Weekly Market Pulse - Week ending July 17, 2020

Market developments


Markets edged upwards as investors continued to see encouraging signs of an economic recovery. June retail sales are now higher when compared to last year, and surveys continue to point to improving business conditions. COVID-19 cases in the U.S. continue to trend upwards. Trump ordered to end Hong Kong’s special status with the U.S., which would also sanction Chinese officials. The S&P 500 gained 1.25% while the S&P/TSX composite gained 2.61%.

Fixed income:

Bond yields inched lower. The Bank of Canada signaled it would not raise rates until 2023 given current forecasts. The European Central Bank left rates and purchases unchanged. The U.S. Treasury 10-year yield fell 2 basis points ending the week at 0.63%. The Government of Canada 10-year yield fell 2 basis points ending the week at 0.53%.


Gold prices gained a slight 0.65% as investors looked to hedge uncertainty. OPEC released an updated monthly Oil Market Report which sees oil demand largely recovering next year. Oil and copper prices were unchanged last week.

Performance (price return)

Performance - Price return

As of July 17, 2020

Macro developments

Canada - Bank of Canada guidance reflects long recovery expectations; Manufacturing recovery begins

The Bank of Canada left rates unchanged at 0.25% and plans to “hold the policy interest rate at the effective lower bound until economic slack is absorbed so that the 2 percent inflation target is sustainably achieved.” The large-scale asset purchase program continues to run its course, and the central bank states “to support the recovery and achieve the inflation objective, the Bank of Canada is prepared to provide further monetary stimulus as needed.”

The BoC also unveiled their updated Monetary Policy Report. The COVID-19 pandemic was broken down into three phases: containment, reopening, and recuperation. Containment has already occurred reflected by the sharp drop in economic activity. The economy is currently on the reopening phase where the reopening of businesses and pent-up demand will lead the initial bounce-back in employment and output. The recuperation phase will then follow on the expectation that Canada’s economic output will also likely take some time to return to pre-coronavirus levels. Under the central scenario that assumes no widespread second wave, 2020 GDP is expected to decline 7.8%, before rebounding 5.1% in 2021. 2020 inflation is expected at only 0.6%, and only gaining 1.2% in 2021 and 1.7% in 2022. Given the central bank has stated no intention to raise rates until inflation hits 2%, it seems BoC expects the current rate of 0.25% to remain until at least 2023 at this point. Ultimately, the central bank assumes a long recovery, as they “assume that the pandemic will have largely run its course by the middle of 2022, because either a vaccine or an effective treatment is widely available by then.”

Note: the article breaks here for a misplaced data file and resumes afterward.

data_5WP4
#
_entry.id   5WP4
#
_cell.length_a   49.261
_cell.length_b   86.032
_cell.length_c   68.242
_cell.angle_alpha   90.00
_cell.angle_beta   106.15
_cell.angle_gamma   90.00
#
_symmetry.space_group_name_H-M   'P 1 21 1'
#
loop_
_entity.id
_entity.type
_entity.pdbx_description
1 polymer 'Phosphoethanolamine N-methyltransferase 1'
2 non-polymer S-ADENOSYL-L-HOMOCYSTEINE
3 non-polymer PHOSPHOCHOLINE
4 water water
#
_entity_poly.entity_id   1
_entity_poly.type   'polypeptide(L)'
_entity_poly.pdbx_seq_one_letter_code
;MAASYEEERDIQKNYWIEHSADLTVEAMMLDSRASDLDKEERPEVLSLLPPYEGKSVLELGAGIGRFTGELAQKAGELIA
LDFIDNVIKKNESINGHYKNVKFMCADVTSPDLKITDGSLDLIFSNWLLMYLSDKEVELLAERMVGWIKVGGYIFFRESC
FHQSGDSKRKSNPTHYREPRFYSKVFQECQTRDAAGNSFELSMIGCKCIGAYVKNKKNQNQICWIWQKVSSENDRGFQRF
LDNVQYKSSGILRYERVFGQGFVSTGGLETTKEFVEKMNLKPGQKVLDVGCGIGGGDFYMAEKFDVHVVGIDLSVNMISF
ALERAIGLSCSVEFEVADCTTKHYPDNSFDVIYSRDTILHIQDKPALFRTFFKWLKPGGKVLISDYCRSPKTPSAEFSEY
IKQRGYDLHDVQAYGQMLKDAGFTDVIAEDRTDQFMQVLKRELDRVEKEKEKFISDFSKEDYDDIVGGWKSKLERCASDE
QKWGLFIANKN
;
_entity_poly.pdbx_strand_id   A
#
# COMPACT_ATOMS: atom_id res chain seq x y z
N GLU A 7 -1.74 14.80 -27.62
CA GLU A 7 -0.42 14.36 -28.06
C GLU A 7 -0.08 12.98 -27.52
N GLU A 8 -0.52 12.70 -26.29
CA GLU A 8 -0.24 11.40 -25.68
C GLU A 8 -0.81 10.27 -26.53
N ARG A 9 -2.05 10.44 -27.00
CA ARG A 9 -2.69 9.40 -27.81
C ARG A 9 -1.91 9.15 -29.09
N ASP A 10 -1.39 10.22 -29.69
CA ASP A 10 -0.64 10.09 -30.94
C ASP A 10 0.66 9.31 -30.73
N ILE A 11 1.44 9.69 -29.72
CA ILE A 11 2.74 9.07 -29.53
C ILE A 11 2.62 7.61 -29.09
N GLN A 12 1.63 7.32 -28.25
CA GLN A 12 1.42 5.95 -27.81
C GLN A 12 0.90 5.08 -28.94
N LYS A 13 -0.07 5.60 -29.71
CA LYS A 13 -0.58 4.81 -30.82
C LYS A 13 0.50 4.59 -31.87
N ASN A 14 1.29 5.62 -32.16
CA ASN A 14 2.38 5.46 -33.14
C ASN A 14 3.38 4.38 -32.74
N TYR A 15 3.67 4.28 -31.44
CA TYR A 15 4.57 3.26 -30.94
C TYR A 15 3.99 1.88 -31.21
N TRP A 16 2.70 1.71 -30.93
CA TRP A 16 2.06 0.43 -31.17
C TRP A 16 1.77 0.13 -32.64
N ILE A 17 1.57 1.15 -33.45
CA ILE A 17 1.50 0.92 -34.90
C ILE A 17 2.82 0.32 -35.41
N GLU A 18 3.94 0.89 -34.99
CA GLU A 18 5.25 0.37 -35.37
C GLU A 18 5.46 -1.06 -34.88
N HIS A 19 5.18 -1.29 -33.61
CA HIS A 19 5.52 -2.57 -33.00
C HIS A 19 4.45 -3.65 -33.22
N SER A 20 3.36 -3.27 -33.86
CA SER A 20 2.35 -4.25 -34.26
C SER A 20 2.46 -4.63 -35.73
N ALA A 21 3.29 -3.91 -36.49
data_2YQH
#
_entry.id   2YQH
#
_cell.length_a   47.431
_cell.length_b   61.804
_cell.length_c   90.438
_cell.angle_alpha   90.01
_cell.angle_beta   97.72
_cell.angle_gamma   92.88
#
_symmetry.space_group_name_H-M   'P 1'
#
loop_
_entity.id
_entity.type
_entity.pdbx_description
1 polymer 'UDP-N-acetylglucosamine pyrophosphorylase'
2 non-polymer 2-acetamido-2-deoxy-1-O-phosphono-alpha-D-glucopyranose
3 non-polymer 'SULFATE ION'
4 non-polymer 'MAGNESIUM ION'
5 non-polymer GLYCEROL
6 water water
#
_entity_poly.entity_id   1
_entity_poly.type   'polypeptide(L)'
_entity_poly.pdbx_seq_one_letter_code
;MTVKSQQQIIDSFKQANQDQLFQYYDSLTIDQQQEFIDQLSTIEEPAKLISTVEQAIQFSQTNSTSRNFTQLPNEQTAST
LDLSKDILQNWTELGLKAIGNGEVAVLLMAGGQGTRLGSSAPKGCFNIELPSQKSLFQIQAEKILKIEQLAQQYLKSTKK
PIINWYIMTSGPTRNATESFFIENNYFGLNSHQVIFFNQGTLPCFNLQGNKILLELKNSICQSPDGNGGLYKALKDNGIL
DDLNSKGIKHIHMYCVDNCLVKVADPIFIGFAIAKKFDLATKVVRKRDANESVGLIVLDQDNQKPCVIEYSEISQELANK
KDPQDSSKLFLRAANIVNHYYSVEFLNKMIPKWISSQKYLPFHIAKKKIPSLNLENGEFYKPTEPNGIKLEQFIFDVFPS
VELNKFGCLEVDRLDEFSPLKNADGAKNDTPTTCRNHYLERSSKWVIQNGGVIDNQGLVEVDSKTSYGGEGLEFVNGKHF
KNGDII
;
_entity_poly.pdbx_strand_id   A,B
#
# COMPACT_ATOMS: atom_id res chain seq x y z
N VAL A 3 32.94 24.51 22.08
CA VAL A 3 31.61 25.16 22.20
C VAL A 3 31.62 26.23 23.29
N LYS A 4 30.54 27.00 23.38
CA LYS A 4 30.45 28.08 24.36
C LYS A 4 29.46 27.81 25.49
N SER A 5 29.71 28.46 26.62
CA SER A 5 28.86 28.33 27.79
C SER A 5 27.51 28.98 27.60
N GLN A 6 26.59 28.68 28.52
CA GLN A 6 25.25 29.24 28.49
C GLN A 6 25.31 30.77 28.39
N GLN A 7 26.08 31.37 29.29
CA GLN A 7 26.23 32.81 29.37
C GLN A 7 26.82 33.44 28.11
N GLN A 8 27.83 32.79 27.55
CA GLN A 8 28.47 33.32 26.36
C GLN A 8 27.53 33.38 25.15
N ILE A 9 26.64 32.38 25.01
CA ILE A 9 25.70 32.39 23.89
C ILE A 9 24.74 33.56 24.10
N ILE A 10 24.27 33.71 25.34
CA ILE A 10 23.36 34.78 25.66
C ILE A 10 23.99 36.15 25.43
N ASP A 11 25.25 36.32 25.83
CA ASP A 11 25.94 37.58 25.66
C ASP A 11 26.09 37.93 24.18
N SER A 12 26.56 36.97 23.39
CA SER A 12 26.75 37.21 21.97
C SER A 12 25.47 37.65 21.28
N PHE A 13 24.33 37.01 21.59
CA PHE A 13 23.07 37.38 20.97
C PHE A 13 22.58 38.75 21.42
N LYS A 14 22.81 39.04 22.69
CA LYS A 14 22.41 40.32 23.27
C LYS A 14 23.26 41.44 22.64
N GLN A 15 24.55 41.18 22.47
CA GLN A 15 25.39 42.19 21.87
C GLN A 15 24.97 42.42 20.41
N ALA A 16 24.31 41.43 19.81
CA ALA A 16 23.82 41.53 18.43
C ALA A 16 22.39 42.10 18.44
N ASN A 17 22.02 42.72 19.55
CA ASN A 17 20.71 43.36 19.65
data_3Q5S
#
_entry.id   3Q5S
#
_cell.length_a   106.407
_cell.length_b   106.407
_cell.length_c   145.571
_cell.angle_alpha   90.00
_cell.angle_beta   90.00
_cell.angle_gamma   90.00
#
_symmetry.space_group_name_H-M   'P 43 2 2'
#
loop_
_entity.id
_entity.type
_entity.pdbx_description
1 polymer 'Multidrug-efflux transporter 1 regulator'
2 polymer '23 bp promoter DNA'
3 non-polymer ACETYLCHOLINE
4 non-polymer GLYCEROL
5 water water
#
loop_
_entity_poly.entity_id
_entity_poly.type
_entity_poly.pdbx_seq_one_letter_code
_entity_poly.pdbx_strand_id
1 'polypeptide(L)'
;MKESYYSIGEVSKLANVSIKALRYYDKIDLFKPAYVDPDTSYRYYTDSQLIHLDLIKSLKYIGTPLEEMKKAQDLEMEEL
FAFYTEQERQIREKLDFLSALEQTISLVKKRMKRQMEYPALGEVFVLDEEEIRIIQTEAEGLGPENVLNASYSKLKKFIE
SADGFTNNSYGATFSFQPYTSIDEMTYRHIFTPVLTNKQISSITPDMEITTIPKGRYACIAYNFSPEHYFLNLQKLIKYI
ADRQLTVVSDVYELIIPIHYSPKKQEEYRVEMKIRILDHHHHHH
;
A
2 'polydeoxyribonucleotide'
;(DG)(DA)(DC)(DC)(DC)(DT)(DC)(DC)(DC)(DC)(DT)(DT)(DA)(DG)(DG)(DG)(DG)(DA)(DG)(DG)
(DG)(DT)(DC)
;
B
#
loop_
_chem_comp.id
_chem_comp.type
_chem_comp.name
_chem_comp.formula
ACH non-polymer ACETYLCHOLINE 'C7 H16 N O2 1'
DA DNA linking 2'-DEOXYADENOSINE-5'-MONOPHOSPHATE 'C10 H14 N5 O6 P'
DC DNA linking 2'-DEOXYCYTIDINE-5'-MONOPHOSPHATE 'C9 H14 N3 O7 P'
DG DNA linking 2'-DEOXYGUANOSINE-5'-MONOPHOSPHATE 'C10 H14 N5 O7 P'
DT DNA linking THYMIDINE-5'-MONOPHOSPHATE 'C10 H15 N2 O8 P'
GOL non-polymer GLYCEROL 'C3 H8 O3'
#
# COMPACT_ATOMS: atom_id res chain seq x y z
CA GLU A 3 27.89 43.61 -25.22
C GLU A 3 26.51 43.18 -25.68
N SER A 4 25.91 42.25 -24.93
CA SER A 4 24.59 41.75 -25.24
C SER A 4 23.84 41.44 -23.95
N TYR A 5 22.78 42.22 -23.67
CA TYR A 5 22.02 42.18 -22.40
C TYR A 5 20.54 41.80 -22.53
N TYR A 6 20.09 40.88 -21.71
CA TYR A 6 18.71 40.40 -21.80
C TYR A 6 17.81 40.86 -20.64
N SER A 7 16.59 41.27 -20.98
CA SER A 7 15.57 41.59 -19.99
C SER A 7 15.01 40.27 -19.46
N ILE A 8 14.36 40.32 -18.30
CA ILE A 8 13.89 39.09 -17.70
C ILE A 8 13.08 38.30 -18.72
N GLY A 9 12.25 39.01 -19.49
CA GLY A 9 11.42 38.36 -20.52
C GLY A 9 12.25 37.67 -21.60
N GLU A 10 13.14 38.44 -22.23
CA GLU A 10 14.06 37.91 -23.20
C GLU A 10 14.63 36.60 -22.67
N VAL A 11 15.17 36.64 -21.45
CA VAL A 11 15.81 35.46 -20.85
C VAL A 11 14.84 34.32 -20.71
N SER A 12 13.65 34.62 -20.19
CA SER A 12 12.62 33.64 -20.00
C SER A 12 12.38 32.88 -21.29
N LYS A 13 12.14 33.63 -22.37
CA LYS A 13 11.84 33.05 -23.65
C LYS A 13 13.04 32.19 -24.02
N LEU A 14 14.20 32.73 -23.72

Manufacturing sales in May rose 10.7% as manufacturers resumed operations of either full or partial lockdowns with sales increasing in 18 of 21 industries. The gain was largely driven by sales in the transportation equipment industry which rose 81.7% and sales in petroleum and coal products which rose 18.6%, benefitting from the economic reopening. Manufacturing sales are still 28.4% lower given the large double digit drops of 10.3% and 27.9% in March and April.

U.S. –Record budget deficit; June CPI rises; Industrial production increases; Fed Beige Book shows improving demand but uncertainty in labour market; Retail sales rises, Jobless claims elevated

The U.S. posted a record US$864.1B budget deficit in June. The tax filing extension decreased revenue by 27.9% to $240.8B, while federal government spending surged to $1.1T. Most of the spending was related to the Payment Protection Program and unemployment benefits.

CPI rose 0.3% in June following a 0.1% decrease in May. The gain was largely attributed to gasoline prices rising 12.3% and food prices increasing 0.6%. Looking at core CPI which excludes food and energy, prices rose 0.2% for the first time since February. Prices for transportation services increased 2.1% and prices for apparel increased 1.7%.

Industrial production rose 5.4% in June following the 1.4% increase in May, but production levels are still 10.9% below February levels. Manufacturing output rose 7.2% with the largest gain seen in motor vehicles and parts jumping 105.0%. Capacity utilization rose to 68.6% in June, from 65.1% in May, but remains 11.2% below the long-term average of 1972- 2019.